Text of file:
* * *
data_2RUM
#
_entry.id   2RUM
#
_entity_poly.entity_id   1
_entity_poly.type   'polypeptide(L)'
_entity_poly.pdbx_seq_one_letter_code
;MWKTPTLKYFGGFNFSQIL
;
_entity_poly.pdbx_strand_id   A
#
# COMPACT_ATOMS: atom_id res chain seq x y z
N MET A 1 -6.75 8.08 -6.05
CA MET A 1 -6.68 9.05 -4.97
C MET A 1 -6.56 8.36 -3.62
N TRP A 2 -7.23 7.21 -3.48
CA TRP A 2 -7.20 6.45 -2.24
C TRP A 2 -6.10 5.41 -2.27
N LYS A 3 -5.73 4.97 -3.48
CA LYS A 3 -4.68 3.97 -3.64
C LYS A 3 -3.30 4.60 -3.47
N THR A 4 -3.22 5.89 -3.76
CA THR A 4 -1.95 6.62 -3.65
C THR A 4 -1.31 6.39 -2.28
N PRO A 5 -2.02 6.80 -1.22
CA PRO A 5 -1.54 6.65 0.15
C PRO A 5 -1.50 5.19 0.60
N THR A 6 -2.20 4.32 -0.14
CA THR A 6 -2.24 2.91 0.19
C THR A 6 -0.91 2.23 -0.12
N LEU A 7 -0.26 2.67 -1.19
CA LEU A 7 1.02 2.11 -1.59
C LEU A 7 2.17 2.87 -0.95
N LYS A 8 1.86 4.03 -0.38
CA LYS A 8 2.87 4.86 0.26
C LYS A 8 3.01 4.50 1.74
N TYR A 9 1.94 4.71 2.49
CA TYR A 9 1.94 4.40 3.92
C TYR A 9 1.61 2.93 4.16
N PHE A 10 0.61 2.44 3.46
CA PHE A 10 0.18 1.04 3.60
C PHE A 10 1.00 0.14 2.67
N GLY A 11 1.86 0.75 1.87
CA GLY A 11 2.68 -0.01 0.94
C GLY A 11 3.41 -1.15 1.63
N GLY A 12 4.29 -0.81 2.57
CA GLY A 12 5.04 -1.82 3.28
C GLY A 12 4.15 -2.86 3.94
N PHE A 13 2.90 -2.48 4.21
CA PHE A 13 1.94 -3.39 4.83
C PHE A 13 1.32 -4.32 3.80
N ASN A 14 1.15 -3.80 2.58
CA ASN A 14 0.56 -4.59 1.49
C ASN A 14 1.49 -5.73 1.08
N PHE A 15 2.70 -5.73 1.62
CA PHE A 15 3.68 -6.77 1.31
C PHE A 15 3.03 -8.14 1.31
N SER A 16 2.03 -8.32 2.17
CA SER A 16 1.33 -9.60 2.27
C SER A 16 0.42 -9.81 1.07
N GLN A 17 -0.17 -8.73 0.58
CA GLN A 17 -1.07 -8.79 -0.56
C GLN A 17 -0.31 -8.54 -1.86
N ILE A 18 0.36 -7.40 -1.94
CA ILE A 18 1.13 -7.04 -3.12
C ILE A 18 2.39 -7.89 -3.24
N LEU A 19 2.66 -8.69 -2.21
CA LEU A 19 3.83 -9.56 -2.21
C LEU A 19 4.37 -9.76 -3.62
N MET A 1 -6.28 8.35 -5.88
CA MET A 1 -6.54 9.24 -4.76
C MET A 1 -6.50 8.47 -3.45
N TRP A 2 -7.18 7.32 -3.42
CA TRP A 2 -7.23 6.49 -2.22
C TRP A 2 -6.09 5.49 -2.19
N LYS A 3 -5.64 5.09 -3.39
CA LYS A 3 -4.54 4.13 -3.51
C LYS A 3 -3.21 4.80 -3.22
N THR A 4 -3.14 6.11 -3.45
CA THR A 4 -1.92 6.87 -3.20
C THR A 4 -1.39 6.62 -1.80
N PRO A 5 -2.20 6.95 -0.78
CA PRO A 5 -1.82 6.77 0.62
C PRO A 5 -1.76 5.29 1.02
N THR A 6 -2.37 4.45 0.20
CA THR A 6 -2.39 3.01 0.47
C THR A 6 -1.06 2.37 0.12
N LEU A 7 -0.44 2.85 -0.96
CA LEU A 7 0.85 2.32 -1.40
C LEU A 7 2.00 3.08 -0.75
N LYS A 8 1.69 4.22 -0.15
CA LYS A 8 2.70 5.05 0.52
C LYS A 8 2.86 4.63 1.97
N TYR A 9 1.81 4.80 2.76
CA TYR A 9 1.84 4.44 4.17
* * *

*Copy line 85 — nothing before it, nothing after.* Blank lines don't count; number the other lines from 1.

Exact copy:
N THR A 6 -2.37 4.45 0.20